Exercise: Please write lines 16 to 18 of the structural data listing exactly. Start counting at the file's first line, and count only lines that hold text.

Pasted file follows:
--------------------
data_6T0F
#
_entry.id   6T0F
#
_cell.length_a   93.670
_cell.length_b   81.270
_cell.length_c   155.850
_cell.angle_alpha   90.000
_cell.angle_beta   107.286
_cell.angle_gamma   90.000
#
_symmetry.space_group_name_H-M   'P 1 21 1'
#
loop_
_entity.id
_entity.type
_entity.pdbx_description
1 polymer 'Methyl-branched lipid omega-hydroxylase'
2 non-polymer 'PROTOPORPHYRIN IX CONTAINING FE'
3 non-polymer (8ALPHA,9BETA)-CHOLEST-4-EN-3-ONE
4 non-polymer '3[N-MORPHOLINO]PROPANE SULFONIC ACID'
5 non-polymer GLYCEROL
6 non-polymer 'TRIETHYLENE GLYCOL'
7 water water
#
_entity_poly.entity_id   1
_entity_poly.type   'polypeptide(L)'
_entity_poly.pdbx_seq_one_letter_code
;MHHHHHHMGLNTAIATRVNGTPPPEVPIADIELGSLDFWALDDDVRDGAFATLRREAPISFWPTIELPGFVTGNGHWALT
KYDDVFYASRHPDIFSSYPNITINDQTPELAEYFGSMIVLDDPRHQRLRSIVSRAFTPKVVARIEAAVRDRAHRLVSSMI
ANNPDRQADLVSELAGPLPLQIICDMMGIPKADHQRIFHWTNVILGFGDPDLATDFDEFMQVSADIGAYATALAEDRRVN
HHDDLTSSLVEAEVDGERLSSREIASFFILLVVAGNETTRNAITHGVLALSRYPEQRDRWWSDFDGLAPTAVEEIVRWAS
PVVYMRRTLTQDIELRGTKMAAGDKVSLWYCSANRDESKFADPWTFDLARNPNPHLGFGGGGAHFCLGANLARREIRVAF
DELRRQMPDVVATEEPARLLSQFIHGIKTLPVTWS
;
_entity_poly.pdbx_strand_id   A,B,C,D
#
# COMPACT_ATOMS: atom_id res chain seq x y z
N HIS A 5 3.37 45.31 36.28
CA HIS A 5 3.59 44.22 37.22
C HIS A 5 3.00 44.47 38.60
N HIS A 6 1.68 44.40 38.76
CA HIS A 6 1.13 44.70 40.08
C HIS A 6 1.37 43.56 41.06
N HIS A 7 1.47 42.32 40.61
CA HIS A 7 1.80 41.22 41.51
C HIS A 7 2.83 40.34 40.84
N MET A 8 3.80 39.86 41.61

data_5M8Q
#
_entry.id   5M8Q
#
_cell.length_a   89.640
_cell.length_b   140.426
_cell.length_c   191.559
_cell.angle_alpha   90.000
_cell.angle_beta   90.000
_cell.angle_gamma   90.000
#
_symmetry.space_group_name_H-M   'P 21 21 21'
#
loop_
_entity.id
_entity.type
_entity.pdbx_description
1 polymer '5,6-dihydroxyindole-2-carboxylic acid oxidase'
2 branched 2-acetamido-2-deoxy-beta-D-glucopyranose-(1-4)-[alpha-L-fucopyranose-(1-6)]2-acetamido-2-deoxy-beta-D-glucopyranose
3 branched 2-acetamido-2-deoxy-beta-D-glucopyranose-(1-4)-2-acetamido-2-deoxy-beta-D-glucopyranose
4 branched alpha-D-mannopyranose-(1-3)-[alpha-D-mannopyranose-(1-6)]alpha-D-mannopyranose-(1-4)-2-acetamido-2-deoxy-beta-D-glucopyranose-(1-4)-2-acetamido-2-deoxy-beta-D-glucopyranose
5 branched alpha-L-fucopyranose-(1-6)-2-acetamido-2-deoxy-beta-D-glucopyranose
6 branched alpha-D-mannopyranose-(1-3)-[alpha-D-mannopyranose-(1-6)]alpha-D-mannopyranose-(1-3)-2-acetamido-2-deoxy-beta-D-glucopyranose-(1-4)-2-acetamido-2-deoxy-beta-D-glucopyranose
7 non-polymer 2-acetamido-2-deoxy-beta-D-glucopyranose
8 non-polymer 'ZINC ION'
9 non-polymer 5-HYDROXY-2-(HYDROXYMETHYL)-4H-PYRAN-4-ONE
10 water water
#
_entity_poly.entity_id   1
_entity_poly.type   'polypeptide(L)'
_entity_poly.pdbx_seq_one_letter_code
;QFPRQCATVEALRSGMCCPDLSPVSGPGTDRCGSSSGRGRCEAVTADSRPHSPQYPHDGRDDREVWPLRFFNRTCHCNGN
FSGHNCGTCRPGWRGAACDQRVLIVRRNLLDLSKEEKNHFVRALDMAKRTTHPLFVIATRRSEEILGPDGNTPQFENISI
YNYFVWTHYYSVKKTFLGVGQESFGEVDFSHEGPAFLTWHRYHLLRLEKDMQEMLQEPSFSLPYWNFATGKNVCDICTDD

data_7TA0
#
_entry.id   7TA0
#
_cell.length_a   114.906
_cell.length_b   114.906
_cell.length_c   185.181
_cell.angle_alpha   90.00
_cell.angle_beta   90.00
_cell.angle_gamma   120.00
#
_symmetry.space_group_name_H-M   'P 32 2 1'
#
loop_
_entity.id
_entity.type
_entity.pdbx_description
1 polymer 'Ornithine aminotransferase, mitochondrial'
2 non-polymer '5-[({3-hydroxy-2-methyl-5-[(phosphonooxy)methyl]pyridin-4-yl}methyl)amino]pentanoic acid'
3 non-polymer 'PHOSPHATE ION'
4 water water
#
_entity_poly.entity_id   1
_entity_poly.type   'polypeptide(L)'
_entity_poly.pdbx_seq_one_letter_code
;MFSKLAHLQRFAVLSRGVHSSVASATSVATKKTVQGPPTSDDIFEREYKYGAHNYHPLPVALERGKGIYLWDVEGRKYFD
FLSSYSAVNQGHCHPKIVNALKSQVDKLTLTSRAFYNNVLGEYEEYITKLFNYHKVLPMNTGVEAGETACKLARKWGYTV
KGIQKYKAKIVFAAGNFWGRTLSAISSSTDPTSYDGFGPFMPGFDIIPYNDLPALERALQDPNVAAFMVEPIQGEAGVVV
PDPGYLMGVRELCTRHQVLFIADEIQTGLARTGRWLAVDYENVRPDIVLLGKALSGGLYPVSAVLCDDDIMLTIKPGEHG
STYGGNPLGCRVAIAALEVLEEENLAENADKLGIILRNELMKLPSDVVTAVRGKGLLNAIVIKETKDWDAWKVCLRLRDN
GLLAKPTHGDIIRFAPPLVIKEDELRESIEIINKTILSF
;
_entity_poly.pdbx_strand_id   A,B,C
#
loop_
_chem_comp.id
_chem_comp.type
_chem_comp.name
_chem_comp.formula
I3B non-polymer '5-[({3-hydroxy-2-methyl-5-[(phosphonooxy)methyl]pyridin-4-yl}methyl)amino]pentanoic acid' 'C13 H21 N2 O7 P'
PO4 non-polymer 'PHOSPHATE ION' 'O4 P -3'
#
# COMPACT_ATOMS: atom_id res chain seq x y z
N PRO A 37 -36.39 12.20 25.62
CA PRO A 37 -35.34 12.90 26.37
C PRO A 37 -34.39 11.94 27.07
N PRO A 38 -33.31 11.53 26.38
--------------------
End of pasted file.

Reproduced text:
_entity.type
_entity.pdbx_description
1 polymer 'Methyl-branched lipid omega-hydroxylase'